1. By a General Court Martial which convened at Camp Floyd U.T. on the 11" instant pursuant to Special Orders No 55, current series, and of which Lieutenant Colonel Marshall L. Howe, 2nd Dragoons, is President, was arraigned and tried.

2d Lieutenant Jesse B. Wharton 7" Infantry

Charge 1st
Conduct unbecoming an officer and a gentleman
[see Articles of War, article 83]
Specification. In that: he 2nd Lieut Jesse B Wharton 7" Infantry, being at the time under suspension in virtue of Gen'l Orders No 16, from the War Department, dated Decr 16", 1858, and residing in the camp of his regiment at Camp Floyd U.T. was drunk, and engaged in a disgraceful brawl with one William J. Osborne, a citizen residing in Fairfield U.T. and with 2nd Lieutenant Charles J. Lynde, 5" Infantry, striking the former with his fists and knocking him down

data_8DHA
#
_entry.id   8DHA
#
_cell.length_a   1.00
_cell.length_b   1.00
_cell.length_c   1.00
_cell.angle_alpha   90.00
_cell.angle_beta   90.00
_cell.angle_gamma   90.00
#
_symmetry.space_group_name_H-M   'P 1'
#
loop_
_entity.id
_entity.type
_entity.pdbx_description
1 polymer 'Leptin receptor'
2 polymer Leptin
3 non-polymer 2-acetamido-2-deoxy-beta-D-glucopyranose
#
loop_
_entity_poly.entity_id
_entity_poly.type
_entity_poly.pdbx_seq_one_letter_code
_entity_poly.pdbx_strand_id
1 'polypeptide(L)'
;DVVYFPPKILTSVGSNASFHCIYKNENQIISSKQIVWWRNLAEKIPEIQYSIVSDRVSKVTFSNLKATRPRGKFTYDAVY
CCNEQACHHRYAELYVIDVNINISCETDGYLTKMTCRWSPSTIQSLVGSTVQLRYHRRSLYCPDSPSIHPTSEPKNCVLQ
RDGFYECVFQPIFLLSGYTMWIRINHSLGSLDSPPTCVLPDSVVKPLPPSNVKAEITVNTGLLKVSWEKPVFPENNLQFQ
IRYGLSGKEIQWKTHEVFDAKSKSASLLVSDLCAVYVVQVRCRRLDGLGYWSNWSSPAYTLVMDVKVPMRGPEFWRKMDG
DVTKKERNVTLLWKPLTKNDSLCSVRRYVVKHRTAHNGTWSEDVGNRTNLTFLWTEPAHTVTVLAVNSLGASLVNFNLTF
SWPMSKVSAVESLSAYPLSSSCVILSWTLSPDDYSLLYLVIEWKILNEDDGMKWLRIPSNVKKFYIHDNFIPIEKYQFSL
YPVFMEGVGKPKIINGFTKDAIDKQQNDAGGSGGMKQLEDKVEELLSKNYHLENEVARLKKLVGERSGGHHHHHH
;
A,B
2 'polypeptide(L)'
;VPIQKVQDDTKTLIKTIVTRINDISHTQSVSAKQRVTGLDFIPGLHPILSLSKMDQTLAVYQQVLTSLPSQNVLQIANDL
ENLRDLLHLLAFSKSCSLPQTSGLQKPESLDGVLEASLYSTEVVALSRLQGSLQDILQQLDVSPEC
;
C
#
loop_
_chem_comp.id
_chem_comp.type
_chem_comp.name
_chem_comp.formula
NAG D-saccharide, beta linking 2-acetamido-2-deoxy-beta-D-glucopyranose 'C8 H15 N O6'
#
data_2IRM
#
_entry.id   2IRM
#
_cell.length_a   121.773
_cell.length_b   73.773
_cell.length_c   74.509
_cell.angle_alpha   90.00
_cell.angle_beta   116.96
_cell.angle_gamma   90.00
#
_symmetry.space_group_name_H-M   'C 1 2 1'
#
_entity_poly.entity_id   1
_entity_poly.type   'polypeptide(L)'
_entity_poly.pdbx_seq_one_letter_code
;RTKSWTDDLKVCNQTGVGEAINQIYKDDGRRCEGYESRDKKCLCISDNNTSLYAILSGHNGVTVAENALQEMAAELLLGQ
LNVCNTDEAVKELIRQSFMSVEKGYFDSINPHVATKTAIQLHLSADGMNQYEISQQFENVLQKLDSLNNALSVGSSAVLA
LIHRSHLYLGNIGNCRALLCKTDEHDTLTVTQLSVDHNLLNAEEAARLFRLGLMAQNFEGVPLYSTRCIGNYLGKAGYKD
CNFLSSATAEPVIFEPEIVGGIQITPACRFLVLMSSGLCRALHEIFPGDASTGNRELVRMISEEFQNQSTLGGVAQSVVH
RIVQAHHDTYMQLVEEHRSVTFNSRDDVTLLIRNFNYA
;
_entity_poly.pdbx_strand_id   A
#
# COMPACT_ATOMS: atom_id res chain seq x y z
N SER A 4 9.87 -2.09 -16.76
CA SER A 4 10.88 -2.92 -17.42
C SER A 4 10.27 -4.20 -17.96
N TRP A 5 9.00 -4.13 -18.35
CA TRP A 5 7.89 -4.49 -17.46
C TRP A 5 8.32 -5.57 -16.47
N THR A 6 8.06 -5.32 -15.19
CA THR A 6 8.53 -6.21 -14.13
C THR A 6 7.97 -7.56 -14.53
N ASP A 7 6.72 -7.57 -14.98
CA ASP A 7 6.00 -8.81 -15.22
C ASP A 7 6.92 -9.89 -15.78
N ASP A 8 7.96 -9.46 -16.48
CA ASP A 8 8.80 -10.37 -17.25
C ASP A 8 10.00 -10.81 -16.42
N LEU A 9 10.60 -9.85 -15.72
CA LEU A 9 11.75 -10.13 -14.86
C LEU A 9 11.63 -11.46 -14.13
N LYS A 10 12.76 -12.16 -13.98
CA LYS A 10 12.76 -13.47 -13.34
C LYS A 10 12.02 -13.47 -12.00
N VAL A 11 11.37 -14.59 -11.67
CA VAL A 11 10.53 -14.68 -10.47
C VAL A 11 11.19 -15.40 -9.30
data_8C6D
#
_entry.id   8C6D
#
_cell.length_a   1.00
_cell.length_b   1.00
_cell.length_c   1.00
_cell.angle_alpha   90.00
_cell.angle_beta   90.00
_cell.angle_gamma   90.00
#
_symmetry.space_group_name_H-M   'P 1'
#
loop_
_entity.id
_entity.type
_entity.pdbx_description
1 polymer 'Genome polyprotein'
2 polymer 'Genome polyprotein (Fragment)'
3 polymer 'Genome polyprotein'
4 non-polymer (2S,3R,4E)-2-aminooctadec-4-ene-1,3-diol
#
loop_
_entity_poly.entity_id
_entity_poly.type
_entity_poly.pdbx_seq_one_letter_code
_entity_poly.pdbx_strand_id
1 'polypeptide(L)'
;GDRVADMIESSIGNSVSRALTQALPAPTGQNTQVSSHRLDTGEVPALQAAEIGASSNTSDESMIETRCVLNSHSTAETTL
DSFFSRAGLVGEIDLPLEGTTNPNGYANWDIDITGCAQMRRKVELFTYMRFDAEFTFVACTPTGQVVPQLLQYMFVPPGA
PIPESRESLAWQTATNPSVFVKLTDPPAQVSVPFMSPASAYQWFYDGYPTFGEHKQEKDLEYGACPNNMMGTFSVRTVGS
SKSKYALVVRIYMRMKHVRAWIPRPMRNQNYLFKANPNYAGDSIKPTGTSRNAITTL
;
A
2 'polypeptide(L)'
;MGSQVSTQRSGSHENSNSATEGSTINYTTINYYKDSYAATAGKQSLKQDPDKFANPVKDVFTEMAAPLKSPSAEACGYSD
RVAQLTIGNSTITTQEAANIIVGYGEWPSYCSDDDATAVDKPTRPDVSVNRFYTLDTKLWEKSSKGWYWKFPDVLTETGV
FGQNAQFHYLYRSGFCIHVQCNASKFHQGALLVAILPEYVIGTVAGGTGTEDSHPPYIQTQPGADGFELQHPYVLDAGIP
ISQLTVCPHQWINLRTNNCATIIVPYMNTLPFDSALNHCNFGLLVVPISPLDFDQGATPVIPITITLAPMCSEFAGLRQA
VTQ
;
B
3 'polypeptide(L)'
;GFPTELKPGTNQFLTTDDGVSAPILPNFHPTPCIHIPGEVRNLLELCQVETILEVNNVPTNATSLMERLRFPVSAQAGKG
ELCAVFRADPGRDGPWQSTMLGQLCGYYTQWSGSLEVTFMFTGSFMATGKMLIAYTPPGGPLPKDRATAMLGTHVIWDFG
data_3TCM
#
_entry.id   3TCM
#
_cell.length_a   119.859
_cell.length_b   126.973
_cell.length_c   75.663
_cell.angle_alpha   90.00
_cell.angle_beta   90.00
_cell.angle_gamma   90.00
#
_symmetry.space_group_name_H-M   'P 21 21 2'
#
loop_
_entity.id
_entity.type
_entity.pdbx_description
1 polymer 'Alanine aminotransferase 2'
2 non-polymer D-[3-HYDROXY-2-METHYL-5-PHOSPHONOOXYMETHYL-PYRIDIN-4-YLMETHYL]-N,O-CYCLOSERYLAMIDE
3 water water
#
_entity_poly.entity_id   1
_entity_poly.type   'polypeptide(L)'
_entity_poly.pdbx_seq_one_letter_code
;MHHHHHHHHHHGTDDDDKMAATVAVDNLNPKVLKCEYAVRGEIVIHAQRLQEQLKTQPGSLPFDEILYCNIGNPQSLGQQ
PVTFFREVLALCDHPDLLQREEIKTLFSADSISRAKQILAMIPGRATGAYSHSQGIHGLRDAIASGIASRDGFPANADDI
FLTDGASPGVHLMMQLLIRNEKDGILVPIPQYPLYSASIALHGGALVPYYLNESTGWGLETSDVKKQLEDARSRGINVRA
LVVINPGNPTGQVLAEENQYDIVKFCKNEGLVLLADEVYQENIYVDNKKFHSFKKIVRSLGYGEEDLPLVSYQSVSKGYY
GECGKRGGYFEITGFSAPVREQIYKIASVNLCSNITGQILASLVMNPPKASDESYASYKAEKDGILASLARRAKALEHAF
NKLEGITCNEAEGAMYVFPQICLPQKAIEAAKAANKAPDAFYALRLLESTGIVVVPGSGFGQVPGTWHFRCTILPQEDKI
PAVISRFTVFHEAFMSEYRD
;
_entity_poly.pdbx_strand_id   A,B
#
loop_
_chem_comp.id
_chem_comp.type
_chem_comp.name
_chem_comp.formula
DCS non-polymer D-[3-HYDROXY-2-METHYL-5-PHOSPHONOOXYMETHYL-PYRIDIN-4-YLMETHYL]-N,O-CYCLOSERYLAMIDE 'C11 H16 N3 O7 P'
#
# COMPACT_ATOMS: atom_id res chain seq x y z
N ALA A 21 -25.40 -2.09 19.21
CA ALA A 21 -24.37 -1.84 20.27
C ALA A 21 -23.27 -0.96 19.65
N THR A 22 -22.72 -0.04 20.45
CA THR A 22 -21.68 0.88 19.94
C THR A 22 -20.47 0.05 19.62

[manuscript page 3]

and calling the latter "a son of a bitch" or words to that effect. all this between the hours of 12 and 2' o'clock, in the morning of the 4" of July 1859, in the Mormon settlement of Fairfield U.T. in the immediate vicinity of Camp Floyd U.T. and in the immediate presence and hearing of soldiers of the said camp and citizens residing in the said town of Fairfield.

Charge 2nd.
Conduct to the prejudice of good order and military discipline
[see Articles of War, article 99]